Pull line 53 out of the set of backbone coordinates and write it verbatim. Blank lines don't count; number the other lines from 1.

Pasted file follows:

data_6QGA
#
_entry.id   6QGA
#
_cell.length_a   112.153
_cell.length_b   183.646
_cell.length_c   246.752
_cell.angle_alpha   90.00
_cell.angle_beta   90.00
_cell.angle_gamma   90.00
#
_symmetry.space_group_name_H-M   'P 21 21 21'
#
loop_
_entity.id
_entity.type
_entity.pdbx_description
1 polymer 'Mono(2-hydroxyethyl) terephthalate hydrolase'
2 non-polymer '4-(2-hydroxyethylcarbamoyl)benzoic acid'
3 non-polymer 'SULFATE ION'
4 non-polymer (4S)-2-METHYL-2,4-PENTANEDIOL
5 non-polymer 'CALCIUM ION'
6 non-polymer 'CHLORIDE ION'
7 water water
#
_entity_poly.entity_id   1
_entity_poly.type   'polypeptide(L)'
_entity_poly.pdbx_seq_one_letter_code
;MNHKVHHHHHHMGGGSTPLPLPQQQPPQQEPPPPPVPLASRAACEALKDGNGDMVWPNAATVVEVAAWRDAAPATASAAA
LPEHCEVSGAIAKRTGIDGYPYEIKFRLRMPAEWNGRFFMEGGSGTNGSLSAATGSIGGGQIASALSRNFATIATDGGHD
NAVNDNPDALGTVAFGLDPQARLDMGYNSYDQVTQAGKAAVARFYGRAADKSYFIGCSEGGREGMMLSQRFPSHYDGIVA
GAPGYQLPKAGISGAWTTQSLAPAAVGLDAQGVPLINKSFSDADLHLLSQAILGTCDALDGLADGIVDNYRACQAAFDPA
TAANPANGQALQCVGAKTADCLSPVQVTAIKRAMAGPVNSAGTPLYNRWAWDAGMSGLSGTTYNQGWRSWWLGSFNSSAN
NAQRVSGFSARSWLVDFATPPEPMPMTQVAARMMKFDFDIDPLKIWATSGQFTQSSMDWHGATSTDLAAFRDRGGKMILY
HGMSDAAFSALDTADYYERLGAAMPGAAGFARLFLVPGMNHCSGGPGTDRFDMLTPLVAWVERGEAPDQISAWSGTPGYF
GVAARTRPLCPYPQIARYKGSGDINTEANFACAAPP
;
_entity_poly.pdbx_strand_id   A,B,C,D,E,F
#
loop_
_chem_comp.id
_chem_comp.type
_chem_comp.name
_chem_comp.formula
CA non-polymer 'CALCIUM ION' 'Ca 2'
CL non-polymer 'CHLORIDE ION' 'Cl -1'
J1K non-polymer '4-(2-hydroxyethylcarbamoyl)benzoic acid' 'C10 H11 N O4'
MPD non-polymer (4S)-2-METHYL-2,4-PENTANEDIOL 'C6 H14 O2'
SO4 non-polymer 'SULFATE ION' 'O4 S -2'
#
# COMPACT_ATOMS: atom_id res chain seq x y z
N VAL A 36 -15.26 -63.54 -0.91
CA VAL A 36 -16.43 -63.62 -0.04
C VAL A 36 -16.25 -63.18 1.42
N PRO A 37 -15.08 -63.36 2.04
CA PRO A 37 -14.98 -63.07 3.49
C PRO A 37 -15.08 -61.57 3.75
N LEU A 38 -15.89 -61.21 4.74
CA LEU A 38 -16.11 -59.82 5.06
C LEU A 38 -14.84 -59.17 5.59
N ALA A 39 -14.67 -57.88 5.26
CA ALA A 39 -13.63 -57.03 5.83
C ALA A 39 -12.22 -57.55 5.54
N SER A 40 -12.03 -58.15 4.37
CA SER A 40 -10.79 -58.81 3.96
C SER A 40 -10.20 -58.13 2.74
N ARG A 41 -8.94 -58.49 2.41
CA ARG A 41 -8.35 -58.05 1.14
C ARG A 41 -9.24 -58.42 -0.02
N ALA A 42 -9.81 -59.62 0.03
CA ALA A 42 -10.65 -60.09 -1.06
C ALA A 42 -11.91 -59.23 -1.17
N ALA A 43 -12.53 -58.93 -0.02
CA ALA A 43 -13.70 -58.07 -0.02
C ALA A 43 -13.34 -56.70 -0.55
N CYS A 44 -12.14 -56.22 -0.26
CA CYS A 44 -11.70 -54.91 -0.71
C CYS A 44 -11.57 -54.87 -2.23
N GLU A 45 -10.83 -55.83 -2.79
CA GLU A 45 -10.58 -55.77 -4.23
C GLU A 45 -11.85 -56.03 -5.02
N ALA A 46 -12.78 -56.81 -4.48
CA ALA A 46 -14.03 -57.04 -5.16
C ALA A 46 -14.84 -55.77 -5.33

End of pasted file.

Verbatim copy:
CA VAL A 36 -16.43 -63.62 -0.04